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Develop Career Staying Power

Growing up, many people think that once they have chosen a career they like, they only have to seek proper training for that profession. That's why those who want to be doctors go to medical school while those who want to be trapeze artists go to circus school. But a degree does not always guarantee a secure and steady job.

Recent surveys show that half of all medium to large businesses frequently downsize. That partly explains why most people change jobs seven to 10 times during the span of their career.

If you don't want to be another statistic, experts agree there are some basic skills you need to learn to survive and advance in any career. For example, good communication skills, the ability to manage time effectively and being a team player are among the more popular skills employers want their workers to possess.

That's because such basic tools enable people to work faster and perform better than others, says Danielle Mandell. She is the director of customer and employee relations at an internship placement program that helps young graduates become more employable.

Mandell stresses that strong communication skills will make graduates more marketable. That's true even though the Internet has reduced the need for verbal interaction.

"If you're writing e-mails asking people to do projects and you don't know how to write one properly to get the desired results, you're not going to be effective," she says. "So if candidates have the ability to communicate well verbally and in the written form, that will definitely give them an edge."

The basics of effective communication are usually taught in school. But Mandell offers students a few more tips they can use in face-to-face conversations, over the phone or even in e-mails and letters.

"You can say anything you want to say, as long as you say it politely, professionally and positively. Speak to people the way you would like to be spoken to," she says.

This sort of consideration for others also makes it easier to work as part of a team, a skill Mandell says is also essential.

"You need to be able to look at the needs of your department or group. So it can't always be about me, me, me, me, me. Look at the overall [picture]."

Larry Routh is the director of career services at a university. He agrees. He adds that being a team player also involves accepting people who differ from you. Routh says this will make it easier to understand and satisfy the demands and wants of your boss, fellow workers and even clients.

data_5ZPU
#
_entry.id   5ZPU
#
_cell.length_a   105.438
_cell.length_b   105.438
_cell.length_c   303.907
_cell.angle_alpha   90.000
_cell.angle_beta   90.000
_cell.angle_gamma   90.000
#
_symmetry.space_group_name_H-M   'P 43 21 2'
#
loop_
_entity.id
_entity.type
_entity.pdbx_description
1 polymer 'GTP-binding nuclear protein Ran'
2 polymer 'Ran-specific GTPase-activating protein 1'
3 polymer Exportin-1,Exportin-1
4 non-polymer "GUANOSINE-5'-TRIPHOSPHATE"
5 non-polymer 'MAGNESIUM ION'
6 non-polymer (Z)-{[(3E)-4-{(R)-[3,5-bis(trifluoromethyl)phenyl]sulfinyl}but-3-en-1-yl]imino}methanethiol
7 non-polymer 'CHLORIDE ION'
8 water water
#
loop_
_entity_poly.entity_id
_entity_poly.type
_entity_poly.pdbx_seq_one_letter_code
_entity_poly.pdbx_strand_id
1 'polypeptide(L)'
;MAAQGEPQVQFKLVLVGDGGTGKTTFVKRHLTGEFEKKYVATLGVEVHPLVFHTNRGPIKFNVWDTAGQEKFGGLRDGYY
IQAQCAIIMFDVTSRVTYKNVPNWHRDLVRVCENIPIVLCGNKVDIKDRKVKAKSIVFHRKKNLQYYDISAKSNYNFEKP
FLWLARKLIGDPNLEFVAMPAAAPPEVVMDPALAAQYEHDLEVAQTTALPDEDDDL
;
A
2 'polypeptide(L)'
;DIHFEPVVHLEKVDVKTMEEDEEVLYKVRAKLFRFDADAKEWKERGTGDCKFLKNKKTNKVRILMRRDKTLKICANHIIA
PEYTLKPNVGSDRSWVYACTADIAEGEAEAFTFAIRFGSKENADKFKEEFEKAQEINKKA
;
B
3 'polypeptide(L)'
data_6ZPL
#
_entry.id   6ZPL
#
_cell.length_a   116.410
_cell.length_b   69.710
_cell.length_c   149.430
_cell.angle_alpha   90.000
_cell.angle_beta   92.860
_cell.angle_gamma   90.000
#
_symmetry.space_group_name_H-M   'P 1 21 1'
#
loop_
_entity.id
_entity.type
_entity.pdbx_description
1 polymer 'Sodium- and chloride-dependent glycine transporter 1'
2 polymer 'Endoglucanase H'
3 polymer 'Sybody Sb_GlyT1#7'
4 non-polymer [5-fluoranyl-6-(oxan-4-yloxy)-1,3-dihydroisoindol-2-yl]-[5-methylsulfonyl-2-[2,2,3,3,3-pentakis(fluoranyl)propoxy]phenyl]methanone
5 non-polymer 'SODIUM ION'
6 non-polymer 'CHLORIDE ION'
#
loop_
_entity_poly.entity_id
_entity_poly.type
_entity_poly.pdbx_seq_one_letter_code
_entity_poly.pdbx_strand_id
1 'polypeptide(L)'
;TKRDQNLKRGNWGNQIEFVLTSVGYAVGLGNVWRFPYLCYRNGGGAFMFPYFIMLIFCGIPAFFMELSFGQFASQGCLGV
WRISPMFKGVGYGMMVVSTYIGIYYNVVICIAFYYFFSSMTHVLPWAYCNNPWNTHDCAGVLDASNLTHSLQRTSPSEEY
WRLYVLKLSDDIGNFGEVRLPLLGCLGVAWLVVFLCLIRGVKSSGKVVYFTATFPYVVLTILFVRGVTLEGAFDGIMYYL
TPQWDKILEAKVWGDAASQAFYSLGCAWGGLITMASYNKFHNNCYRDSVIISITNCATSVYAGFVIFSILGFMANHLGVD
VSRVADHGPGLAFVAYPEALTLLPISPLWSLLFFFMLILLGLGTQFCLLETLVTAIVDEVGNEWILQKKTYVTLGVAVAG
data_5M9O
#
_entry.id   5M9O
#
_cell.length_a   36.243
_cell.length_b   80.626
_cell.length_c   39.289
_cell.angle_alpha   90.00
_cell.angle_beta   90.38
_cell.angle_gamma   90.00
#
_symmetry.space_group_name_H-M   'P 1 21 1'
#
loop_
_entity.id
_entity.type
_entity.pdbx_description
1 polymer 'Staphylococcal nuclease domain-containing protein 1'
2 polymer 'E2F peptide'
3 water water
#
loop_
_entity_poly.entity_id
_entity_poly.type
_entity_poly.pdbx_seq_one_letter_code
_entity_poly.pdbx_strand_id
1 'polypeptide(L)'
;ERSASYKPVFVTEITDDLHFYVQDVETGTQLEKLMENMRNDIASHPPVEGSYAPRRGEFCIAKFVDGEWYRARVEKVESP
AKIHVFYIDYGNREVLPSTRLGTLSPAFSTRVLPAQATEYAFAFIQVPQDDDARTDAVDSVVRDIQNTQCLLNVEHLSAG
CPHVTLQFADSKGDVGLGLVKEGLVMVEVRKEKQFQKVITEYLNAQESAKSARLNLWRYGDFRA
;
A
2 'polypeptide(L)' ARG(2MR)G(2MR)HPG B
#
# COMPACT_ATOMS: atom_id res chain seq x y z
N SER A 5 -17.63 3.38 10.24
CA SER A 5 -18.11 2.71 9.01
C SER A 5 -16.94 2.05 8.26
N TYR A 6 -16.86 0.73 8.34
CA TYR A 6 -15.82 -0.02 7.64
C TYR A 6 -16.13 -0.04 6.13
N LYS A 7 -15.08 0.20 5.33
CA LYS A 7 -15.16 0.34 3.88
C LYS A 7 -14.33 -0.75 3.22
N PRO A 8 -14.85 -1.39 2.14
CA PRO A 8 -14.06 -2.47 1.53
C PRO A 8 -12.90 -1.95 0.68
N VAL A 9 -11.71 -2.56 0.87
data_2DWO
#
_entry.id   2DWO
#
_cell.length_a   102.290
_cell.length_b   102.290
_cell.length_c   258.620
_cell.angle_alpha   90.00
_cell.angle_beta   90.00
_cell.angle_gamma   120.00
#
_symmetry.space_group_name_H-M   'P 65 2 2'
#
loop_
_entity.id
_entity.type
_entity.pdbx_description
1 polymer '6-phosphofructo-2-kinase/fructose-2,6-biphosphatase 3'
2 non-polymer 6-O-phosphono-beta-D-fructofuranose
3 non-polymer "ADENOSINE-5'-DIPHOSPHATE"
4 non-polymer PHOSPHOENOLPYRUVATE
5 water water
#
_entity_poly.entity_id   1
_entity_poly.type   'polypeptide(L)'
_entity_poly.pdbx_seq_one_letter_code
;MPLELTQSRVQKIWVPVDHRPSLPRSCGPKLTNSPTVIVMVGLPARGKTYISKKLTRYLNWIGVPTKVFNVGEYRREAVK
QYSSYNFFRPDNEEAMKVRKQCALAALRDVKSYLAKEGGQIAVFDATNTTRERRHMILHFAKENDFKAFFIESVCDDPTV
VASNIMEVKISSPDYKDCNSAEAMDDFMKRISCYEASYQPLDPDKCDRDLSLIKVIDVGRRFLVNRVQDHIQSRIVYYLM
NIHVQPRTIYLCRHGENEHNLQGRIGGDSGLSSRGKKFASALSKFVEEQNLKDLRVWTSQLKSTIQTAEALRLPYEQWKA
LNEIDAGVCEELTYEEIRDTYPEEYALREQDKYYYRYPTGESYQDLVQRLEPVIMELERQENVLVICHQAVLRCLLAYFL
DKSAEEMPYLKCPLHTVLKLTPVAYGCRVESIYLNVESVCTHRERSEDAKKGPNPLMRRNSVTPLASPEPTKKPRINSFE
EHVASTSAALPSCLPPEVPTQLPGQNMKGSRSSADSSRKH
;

"Many of your colleagues and customers will be from other states or countries, will be from homes with different parenting and income levels, will be dealing with different health and wellness issues, will have different educational experiences and therefore may have a different view of you and your products or services."

Mandell says many graduates who seek placement through her organization already have time management skills down cold. However, most career survival skills usually require years to perfect. That's a good thing, since today's bustling and complex workplace often requires employees to balance several projects and tasks.

But Mandell warns that excelling at just one basic career survival skill is not enough to get those coveted promotions. She agrees there are many other skills -- like sound judgment, resourcefulness and leadership -- that can add to your success at work, too.

"You need to mix [the skills] up," Mandell explains. "To just have good communication skills, well, that may get you a foot in the door. But is it going to carry you through in your job? No. In order to be successful, these are all skills you need to learn."

Mandell says discovering which skills you need to hone is the first step in the learning process. There are dozens of tests that can assess your strongest and weakest career survival skills.

"It's really important to sit down and take a look at yourself. Try to have an honest examination of yourself and your skills," she advises.

Most students are already familiar with the popular skills like good communication, time management and team spirit because they use them in school every day.

Human resource specialist Christina Miranda says childhood role models like parents or coaches also reinforce such skills. But she points out that these skills do not stop developing during puberty. They continue to improve at work and take a lifetime to sharpen. In other words, practice makes perfect.

Miranda, who is also writing a book about employment hunting for first-time job seekers, insists that flaunting basic career skills is just as important as perfecting them when trying to land a job.

"The best thing a candidate can do [during a job interview] is have a collection of stories ready from their own experience that exhibits their skills," says Miranda. "Example is the best way."

Miranda believes individuals who follow this advice have a better chance of being hired. What's more, people who continue to use their survival skills once hired are more likely to be promoted. This means greater job security.

"The people who have these skills are less likely to be let go. In the downsizing age, they are the A-list people that [employers] want to keep. If you can develop even some of those skills, you're going to be in a position to drive the kind of career you want."